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Eloy - Colours CD (album) cover

COLOURS

Eloy

 

Psychedelic/Space Rock

3.71 | 324 ratings

From Progarchives.com, the ultimate progressive rock music website

Epignosis
Special Collaborator
Eclectic Prog Team
3 stars The album sounds farther away from the psychedelic symphonic rock music and closer to The Alan Parsons Project. Despite its brevity, there's a sameness plaguing an otherwise excellent album that can make listening a bit wearisome. The synthesizers are the dominating factor, yet they revisit the same tones over and over again, and each piece usually sounds much like the one that came before it. All said, this is definitely a good album with spectacular moments.

"Horizons" Pairing a cathedral-like feminine vocal with a straightforward but funky guitar, drum, bass, and synthesizer backing, this piece is quite unlike the music for which Eloy is known. It has little in the way of derivation or evolution, as it just settles into a comfortable but non-progressive groove. The lyrics are not exactly original either- listen closely. A Yes man will be able to point out that they are taken from the mysterious and powerful incantation that begins the greatest album ever made. Sadly, it carries on as a pointless knockoff rather than a worthy tribute.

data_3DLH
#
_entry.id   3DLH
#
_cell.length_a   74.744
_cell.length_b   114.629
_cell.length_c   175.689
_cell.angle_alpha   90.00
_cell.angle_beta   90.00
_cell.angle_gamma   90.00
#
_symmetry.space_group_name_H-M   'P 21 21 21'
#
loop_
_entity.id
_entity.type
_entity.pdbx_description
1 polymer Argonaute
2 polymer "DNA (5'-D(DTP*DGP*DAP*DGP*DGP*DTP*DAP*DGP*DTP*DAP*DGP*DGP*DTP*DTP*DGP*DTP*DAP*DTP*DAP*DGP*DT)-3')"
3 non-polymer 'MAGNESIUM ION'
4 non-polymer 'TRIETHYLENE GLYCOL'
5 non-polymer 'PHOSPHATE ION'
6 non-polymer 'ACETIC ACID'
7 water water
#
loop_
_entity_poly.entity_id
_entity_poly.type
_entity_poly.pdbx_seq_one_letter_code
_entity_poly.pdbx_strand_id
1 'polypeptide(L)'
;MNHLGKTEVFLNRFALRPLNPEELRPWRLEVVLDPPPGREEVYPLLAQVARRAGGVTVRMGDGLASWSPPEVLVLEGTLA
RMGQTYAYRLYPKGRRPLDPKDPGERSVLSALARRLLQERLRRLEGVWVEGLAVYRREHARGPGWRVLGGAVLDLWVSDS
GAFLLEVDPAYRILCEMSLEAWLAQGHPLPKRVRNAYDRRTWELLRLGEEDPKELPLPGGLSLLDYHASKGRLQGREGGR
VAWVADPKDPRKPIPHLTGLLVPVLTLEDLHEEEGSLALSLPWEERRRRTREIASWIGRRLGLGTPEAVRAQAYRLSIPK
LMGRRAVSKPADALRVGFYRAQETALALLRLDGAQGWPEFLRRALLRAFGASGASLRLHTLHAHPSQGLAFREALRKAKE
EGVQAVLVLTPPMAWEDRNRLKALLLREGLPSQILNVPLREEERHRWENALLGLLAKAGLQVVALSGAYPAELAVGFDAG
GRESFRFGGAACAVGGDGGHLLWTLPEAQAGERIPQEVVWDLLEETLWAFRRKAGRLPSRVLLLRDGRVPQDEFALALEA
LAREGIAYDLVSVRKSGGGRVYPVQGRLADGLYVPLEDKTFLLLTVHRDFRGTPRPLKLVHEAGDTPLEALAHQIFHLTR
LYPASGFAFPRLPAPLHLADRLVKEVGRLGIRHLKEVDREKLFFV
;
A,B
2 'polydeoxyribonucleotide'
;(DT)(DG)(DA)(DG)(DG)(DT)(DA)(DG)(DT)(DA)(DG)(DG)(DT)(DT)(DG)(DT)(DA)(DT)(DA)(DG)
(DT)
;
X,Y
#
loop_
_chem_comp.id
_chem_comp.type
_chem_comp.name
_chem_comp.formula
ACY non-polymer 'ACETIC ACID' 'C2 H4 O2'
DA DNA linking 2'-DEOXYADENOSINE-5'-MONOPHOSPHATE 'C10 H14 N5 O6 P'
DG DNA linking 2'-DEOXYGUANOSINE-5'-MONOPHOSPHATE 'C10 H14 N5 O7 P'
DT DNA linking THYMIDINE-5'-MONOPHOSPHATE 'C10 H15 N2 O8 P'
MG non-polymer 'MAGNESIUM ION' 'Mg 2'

"Illuminations" Harmonic guitars underlie a synthesizer lead and the appearance of that familiar lead vocal. The synthesizer soloing over the creative rhythm far outshines the vocal sections, offering something akin to a heavier early Camel.

"Giant" The bass and lead guitar that emerge powerfully during the latter half of the introduction make for a great moment on the album, and the synthesizer, as usual, doesn't disappoint, but one must wonder if that same tone and those same riffs are going to be a staple of every song.

"Impressions" Light guitar and keyboard make for an impressive introduction and series of gentle interludes during an otherwise unimpressive song.

"Child Migration" This lengthier piece offers a Pink Floyd-like heaviness with crunchy electric guitars and a similar range of placid to angst-ridden vocals.

"Gallery" This shorter song picks up the tempo, but kind of grates along with more of the same shimmering keyboards and more of the same vocals.

"Silhouette" Following a gentle, keyboard-led introduction, straight-up disco music sets in. It gets a bit more complex in terms of the guitar and vocals, but mostly it's a simple disco song.

"Sunset" Brooding acoustic guitar underlies a hauntingly gorgeous keyboard lead in this Genesis-like instrumental.

Epignosis | 3/5 |

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